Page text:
Renewing a Motion
It's the chair's responsibility to make certain that the motion that a member wants to renew has a difference in the wording or the time or circumstance. Of course, a withdrawn motion can be proposed again. The chair should listen carefully to the motion being made verbally, or should read the motion if it's in writing, to verify that the renewed motion has been changed as the member maintains it has.
Resolutions Can Be Renewed, Too
A member might want to renew a resolution; if so, the resolution should have changes in wording or time or circumstance. If a list of resolutions was proposed and failed to get an affirmative majority vote, it might be that one resolution is what made the whole list fail. The discussion prior to voting may make it clear which resolution was not liked, or a check of other members may reveal this information. Then, a member could present the list again, leaving out that one bothersome resolution. This way, the motion will be changed enough to make it again, and it may have a better chance of being adopted.
Making the Motion
To make a motion to renew, a member should use the same procedure that would be used to propose a new motion (“I move that [we do X]” and so on). The chair should make certain that another member makes a motion to second, and that there is debate, if it's desired. Then a vote should be taken. A majority vote in the affirmative is required for adoption.
Be observant. Watch nonverbal messages that people are sending during meetings. Smiles and nodding signal agreement or approval, while frowns and shaking heads show disagreement or disapproval. These cues can help give you information that may make you — and your motions — more successful.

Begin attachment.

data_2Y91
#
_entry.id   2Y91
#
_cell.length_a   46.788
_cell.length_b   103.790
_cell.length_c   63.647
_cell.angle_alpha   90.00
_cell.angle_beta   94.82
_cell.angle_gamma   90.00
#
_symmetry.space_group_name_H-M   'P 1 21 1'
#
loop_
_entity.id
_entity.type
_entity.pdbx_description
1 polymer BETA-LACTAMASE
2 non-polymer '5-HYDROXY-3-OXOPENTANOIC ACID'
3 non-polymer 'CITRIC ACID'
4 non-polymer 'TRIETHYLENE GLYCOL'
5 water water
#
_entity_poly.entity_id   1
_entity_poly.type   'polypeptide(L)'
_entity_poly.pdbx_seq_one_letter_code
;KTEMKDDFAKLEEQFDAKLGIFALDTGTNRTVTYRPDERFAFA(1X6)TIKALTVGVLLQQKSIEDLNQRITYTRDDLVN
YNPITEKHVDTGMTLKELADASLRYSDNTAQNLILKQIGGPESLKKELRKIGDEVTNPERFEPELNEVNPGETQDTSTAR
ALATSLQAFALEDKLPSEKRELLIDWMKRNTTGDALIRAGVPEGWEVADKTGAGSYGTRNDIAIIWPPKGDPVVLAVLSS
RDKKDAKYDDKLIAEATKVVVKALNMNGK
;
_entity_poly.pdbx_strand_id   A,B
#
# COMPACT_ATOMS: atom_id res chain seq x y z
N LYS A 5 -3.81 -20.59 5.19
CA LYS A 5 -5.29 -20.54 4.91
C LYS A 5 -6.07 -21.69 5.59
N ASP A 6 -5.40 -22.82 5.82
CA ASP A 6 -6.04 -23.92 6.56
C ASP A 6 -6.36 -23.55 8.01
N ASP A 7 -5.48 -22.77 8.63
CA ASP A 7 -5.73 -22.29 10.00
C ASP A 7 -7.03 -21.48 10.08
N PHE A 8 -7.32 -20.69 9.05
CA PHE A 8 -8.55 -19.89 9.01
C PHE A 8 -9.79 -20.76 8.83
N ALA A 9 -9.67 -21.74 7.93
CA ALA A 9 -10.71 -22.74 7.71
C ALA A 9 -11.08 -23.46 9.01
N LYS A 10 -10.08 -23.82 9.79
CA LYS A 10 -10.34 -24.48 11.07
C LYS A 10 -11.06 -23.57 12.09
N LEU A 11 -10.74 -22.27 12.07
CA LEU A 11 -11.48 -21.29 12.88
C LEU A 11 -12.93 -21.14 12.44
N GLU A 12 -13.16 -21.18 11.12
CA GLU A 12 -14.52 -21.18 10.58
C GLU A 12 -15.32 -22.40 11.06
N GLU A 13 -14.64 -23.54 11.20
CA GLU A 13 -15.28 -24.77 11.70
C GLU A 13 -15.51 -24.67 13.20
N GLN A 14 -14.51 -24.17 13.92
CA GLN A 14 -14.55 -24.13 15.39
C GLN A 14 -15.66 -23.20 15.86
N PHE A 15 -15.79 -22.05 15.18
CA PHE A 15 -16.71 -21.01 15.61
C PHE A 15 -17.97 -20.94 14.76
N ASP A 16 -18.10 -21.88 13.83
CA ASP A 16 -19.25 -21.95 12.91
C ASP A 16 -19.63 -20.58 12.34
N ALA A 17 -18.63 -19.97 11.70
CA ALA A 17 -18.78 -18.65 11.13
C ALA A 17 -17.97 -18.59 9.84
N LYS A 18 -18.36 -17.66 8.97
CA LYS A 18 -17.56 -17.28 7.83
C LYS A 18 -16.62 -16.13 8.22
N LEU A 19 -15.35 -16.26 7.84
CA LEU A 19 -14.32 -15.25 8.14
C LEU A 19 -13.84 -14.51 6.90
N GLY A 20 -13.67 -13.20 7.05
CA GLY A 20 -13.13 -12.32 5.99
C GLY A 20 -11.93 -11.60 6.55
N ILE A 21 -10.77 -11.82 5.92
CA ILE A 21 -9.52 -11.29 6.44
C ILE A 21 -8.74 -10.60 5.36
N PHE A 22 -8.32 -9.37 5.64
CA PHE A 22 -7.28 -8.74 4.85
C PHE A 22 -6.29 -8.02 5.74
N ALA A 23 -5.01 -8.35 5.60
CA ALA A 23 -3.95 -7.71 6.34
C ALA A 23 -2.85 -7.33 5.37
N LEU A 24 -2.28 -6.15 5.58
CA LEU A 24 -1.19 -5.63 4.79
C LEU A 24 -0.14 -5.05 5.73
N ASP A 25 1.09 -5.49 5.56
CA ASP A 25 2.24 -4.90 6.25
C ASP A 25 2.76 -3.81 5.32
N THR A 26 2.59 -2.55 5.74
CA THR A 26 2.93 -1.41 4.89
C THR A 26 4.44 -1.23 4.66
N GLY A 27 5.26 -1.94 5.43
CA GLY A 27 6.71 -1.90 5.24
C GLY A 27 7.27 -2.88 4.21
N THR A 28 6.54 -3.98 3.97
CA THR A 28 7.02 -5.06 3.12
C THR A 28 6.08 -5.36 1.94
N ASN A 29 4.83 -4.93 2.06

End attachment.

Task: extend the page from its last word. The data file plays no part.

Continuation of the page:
What Are You Trying to Do?
What if a member who isn't well versed in Robert's Rules — or who chooses to bend them to what he wants them to be — tries to ram a motion through by saying that it's been reworded, when, really, it sounds like the same old motion? The chair — or a member, if the chair doesn't notice — needs to call this to the attention of the membership. Someone might also try to renew a motion to reconsider or rescind that has been voted down, and that attempt needs to be rejected as well unless the motion has been substantially changed.
If a member has raised a point of order or a question of privilege and the chair has ruled against it, it can be raised again only if an appeal is successful and the chair's decision is reversed. If the chair's decision is sustained, however, a point of order or a question of privilege can't be made again during the meeting.
No motion can be renewed while the vote on it can be reconsidered. It would be redundant to waste time making another motion while the original one can be reconsidered with a vote.